The tantalizing title of a new documentary about post-Hurricane Katrina New Orleans, which airs Monday on PBS, is “Getting Back to Abnormal.” It could just as well be called “The Education of Stacy Head.” The filmmakers take us back to 2010 and the sharp-tongued, and white, New Orleans city councilwoman’s re-election campaign in a majority-black district against a charismatic African-American pastor. Needless to say, race is an issue.
The takeaway from the nuanced, and often funny film, though, is just how far Head has come. (I have a brief cameo. Don’t blink). A popular but polarizing figure then, Head is now an at-large council member who won a notably low-temperature victory earlier this year, with strong support across racial lines. Sure, Head’s blunt style and zero-tolerance attitude still get her into occasional trouble. But she’s become a calmer presence and a savvier politician, and we see the roots of her transformation on the screen.
We see her at a City Council meeting holding a hand-drawn placard to show the “ludicrousy” of the city’s high trash pickup costs. The object of Head’s wrath was Veronica White, Ray Nagin’s sanitation director, who responds to Head’s charges of dishonesty by accusing her of trying to “paint a picture as if everyone in this department is thieves and crooks, when you’re the one.” And we see her addressing the camera, in full soul-searching mode.
“I wish I could bite my tongue more. I do. And I work on that; I struggle with that. Because one of my negatives is that because I’m so direct, some people don’t hear what I need them to hear and what they need to hear,” she says. The thing is, “The typical politician talk drives me batty. So the council meetings sometimes, I want to put a pen to my jugular.”
Equally enlightening is a look at some of Head’s role models. There’s her mother, who, it turns out, is as feisty and impolitic as her daughter can be. But the real revelation is trusted aide Barbara Lacen-Keller, who goes to bat for Head in the community and helps guide her through the tricky terrain.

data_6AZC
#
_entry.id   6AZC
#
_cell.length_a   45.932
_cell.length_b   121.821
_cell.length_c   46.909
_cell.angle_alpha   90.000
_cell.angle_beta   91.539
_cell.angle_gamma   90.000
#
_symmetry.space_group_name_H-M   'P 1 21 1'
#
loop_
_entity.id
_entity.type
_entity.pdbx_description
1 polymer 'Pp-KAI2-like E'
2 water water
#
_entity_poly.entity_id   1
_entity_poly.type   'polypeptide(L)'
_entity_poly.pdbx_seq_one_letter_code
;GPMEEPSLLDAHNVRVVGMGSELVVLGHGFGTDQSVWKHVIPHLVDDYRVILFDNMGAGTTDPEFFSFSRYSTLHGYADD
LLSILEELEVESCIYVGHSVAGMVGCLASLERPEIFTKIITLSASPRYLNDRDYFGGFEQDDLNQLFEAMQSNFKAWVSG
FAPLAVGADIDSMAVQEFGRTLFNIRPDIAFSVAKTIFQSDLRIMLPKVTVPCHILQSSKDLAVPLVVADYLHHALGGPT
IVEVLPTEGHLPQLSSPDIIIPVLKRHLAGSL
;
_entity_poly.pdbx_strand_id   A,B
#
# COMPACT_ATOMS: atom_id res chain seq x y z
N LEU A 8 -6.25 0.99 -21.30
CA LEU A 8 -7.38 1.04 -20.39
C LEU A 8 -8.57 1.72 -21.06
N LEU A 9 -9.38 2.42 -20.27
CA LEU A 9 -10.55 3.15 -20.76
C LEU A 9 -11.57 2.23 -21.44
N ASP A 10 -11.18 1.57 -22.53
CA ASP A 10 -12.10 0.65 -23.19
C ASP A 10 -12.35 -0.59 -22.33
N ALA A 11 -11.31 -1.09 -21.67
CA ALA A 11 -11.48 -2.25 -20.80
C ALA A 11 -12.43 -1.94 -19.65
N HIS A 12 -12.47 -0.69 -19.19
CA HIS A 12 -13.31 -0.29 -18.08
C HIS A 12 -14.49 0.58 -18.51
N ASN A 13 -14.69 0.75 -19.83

The filmmakers admit they intentionally started off by showing Head’s controversial public face.
“When you first meet her in the movie, you’re a little baffled,” filmmaker Louis Alvarez said. “Where is she coming from? What does she believe in? Is she a racist? People are saying she’s a racist. We wanted them to kind of wonder and figure it out for themselves.” But they soon segue into a tale of an unlikely partnership between Head and Lacen-Keller, two quirky and equally defiant characters. Lacen-Keller, a veteran African-American activist, roams the Central City streets hugging people, urging them to exercise their franchise — “let it become a habit because that is your voice, baby” — and explaining what she sees in Head. “She get a little wired up, but that don’t mean her heart ain’t in the right place,” she tells one woman.
In a recent interview, Lacen-Keller said she knew the first time she sat down with Head in 2006 that she’d be an improvement over incumbent Renee Gill Pratt, who has since been convicted of political corruption. “It’s not so much that Stacy beat Renee. Renee beat herself because Renee did not do anything, and the people didn’t forget that. Because here Stacy was, brand new, never been in politics, didn’t have a clue. This young, white girl — I mean, be real, that’s what they were saying. A white girl, not even from New Orleans,” Lacen-Keller said of that first race. “I needed to make sure people know, hey, this is a person that we need to work with. I think she’s going to get some things done.”
Still, Lacen-Keller remained fully aware the relationship was closely watched. She even turned down a job offer for more money because “I never would have been able to convince people I left for better. They’d have said, ‘I told you so, look they ran Ms. Barbara away.’ ”
But all evidence points to fewer people saying such things, perhaps because Head has toned herself down and probably even more because she’s built a track record. These days, it’s common to hear people pine for more urban revivals like the one Head shepherded on Freret Street or tell tales of her helping contractors navigate the DBE process. It may also help that her sometime foil is not Ray Nagin but Mitch Landrieu, even though she says the two agree 90 percent of the time. And she continues to try to learn from her mistakes.
Another of the film’s high-voltage moments was when she blew a kiss into the audience before the council voted to demolish four public housing complexes. Head said she aimed the gesture at one protester who’d picketed her home the night before. She says now that she was tired and “brought it on myself.”
The confrontation with White is different story. “Sometimes you have to point out the absurdity of the situation in almost an absurd way,” Head explained. On that one, Head says, she has “no regrets.”